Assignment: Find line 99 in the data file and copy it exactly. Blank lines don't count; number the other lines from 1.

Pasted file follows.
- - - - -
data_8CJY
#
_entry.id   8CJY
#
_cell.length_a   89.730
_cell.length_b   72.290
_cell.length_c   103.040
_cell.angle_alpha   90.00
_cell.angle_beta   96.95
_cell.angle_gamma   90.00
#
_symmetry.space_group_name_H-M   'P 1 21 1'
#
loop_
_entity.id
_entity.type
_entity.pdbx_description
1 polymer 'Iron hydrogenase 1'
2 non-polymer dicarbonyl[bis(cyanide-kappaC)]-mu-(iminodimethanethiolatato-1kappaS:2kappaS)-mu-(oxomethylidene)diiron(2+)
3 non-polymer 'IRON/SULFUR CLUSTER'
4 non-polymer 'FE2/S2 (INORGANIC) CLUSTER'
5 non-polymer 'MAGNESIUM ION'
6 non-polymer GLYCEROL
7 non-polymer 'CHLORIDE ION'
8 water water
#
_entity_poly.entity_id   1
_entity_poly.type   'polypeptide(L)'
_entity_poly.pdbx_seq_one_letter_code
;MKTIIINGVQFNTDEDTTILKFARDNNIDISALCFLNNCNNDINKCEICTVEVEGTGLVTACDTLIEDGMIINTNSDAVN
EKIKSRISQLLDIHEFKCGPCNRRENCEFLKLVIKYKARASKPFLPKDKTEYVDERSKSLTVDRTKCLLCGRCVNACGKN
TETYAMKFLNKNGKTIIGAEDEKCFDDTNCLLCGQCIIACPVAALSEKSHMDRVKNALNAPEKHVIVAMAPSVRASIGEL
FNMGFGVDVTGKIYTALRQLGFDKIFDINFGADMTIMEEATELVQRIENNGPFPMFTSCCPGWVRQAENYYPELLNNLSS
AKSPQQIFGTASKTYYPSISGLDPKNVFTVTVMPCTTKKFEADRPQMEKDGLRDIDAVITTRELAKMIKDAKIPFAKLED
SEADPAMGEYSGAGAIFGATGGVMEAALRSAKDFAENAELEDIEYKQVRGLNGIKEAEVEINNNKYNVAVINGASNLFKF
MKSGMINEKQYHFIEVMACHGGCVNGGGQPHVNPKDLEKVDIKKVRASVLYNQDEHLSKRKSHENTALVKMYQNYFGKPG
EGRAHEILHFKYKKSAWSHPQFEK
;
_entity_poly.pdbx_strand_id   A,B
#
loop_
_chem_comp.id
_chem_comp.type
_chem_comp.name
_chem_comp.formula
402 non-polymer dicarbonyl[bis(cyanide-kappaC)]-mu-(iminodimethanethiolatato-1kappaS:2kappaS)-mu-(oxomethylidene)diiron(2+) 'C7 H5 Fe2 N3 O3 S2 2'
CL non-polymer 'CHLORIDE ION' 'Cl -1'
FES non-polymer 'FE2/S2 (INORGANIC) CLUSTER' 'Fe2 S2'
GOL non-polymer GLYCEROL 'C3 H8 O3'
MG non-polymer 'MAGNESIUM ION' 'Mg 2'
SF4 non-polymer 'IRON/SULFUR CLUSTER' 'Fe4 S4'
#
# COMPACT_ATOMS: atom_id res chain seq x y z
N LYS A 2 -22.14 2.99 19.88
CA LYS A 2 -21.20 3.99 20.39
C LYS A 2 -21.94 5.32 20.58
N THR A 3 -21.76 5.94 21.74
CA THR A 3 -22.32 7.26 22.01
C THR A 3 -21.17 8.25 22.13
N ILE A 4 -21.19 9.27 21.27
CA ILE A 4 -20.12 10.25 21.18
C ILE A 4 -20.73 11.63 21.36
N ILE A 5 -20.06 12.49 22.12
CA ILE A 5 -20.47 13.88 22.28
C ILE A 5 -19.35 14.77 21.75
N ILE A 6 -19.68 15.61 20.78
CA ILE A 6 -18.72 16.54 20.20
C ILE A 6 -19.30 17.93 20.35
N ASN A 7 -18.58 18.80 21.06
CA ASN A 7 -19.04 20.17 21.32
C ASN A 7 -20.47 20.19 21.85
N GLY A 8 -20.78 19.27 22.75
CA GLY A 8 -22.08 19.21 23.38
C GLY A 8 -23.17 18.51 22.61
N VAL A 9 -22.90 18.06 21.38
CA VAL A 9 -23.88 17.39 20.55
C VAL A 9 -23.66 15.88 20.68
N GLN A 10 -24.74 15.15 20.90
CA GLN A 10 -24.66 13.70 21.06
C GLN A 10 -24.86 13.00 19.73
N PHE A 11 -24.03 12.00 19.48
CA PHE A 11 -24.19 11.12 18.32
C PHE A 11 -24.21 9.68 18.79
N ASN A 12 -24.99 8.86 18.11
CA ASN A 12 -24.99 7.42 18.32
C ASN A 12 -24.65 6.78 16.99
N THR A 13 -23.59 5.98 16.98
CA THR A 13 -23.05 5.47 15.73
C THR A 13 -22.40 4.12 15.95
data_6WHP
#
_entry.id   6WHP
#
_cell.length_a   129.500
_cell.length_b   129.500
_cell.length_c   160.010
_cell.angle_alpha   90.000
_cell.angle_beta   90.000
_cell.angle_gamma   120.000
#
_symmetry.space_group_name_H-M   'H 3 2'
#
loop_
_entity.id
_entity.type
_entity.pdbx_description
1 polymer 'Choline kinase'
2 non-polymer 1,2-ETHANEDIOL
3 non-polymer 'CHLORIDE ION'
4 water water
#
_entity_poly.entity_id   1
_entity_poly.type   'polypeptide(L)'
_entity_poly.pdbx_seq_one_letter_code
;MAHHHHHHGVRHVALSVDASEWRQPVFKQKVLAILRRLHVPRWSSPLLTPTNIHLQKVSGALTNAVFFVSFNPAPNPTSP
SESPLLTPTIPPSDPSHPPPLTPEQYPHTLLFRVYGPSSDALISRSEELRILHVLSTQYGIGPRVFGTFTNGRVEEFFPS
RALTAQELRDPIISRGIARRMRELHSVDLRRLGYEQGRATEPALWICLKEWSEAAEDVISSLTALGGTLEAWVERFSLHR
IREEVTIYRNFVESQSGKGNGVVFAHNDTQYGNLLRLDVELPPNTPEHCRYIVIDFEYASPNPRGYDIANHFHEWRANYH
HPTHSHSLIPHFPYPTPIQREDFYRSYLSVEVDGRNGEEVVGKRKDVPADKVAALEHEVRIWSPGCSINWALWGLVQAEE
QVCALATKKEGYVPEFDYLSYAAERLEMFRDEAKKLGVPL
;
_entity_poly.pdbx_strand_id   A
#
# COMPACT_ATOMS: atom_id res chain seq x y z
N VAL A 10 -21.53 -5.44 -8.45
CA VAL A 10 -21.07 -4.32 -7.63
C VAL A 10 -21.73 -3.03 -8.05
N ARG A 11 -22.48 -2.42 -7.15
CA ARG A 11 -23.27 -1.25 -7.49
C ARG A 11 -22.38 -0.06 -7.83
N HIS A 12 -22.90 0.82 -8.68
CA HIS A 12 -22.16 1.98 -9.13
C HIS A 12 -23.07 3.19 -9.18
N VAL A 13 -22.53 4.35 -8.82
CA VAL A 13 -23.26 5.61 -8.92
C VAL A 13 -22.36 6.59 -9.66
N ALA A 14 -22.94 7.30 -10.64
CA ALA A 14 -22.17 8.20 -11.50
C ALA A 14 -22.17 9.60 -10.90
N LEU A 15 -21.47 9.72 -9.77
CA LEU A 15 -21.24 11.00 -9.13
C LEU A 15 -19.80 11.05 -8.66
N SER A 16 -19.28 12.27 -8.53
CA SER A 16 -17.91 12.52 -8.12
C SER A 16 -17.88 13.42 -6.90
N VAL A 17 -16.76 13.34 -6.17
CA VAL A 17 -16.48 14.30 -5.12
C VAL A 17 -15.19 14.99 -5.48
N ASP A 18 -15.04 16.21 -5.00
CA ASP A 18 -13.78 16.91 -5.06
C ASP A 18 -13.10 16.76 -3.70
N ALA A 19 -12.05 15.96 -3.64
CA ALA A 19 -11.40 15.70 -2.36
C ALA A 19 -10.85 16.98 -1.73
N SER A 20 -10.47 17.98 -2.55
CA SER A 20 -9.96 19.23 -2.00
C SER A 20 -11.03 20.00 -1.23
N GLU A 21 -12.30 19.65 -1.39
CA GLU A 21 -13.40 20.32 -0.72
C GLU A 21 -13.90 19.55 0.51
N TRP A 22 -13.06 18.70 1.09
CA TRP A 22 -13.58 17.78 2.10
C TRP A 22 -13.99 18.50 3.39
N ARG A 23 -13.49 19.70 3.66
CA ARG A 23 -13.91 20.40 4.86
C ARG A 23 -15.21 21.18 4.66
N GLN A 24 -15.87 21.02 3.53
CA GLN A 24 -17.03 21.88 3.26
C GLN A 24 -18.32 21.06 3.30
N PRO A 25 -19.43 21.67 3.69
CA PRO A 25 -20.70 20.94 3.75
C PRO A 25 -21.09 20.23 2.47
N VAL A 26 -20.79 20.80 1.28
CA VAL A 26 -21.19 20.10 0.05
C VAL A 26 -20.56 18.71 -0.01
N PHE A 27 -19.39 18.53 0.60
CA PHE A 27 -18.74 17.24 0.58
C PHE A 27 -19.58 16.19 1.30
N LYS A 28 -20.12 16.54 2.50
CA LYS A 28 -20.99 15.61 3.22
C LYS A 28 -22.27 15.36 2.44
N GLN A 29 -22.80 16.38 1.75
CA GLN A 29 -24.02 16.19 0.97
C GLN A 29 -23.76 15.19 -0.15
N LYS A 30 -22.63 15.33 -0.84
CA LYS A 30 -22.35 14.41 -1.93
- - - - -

_cell.angle_gamma   120.000